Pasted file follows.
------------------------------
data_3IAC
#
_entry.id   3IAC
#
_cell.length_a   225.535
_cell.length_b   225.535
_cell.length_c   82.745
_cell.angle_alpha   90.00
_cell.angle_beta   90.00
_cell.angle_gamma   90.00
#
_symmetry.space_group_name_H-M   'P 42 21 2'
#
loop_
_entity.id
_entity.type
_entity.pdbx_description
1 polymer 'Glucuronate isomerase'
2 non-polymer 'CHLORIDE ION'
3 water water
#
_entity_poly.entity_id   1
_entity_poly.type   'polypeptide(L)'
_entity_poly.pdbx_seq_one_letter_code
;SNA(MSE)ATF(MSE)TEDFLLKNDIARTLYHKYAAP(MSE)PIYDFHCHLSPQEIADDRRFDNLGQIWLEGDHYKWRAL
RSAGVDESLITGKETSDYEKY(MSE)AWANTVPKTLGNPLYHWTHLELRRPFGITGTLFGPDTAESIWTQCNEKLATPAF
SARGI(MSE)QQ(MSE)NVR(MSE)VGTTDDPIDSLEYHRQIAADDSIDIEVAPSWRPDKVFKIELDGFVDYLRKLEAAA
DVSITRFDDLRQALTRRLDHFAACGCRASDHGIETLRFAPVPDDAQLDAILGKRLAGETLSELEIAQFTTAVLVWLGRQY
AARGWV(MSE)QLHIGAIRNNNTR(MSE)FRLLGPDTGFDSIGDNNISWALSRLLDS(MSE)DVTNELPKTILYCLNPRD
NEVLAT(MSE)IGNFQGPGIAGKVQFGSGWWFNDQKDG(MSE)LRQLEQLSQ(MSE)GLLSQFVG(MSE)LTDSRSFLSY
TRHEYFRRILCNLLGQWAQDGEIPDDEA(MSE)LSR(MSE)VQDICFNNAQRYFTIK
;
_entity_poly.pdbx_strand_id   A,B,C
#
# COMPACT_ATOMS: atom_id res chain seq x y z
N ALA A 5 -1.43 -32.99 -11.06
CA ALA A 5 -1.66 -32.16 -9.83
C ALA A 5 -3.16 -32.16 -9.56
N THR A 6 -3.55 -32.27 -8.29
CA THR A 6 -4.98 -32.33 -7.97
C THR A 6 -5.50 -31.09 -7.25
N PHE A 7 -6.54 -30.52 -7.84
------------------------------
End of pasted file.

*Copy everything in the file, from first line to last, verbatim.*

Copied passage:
data_3IAC
#
_entry.id   3IAC
#
_cell.length_a   225.535
_cell.length_b   225.535
_cell.length_c   82.745
_cell.angle_alpha   90.00
_cell.angle_beta   90.00
_cell.angle_gamma   90.00
#
_symmetry.space_group_name_H-M   'P 42 21 2'
#
loop_
_entity.id
_entity.type
_entity.pdbx_description
1 polymer 'Glucuronate isomerase'
2 non-polymer 'CHLORIDE ION'
3 water water
#
_entity_poly.entity_id   1
_entity_poly.type   'polypeptide(L)'
_entity_poly.pdbx_seq_one_letter_code
;SNA(MSE)ATF(MSE)TEDFLLKNDIARTLYHKYAAP(MSE)PIYDFHCHLSPQEIADDRRFDNLGQIWLEGDHYKWRAL
RSAGVDESLITGKETSDYEKY(MSE)AWANTVPKTLGNPLYHWTHLELRRPFGITGTLFGPDTAESIWTQCNEKLATPAF
SARGI(MSE)QQ(MSE)NVR(MSE)VGTTDDPIDSLEYHRQIAADDSIDIEVAPSWRPDKVFKIELDGFVDYLRKLEAAA
DVSITRFDDLRQALTRRLDHFAACGCRASDHGIETLRFAPVPDDAQLDAILGKRLAGETLSELEIAQFTTAVLVWLGRQY
AARGWV(MSE)QLHIGAIRNNNTR(MSE)FRLLGPDTGFDSIGDNNISWALSRLLDS(MSE)DVTNELPKTILYCLNPRD
NEVLAT(MSE)IGNFQGPGIAGKVQFGSGWWFNDQKDG(MSE)LRQLEQLSQ(MSE)GLLSQFVG(MSE)LTDSRSFLSY
TRHEYFRRILCNLLGQWAQDGEIPDDEA(MSE)LSR(MSE)VQDICFNNAQRYFTIK
;
_entity_poly.pdbx_strand_id   A,B,C
#
# COMPACT_ATOMS: atom_id res chain seq x y z
N ALA A 5 -1.43 -32.99 -11.06
CA ALA A 5 -1.66 -32.16 -9.83
C ALA A 5 -3.16 -32.16 -9.56
N THR A 6 -3.55 -32.27 -8.29
CA THR A 6 -4.98 -32.33 -7.97
C THR A 6 -5.50 -31.09 -7.25
N PHE A 7 -6.54 -30.52 -7.84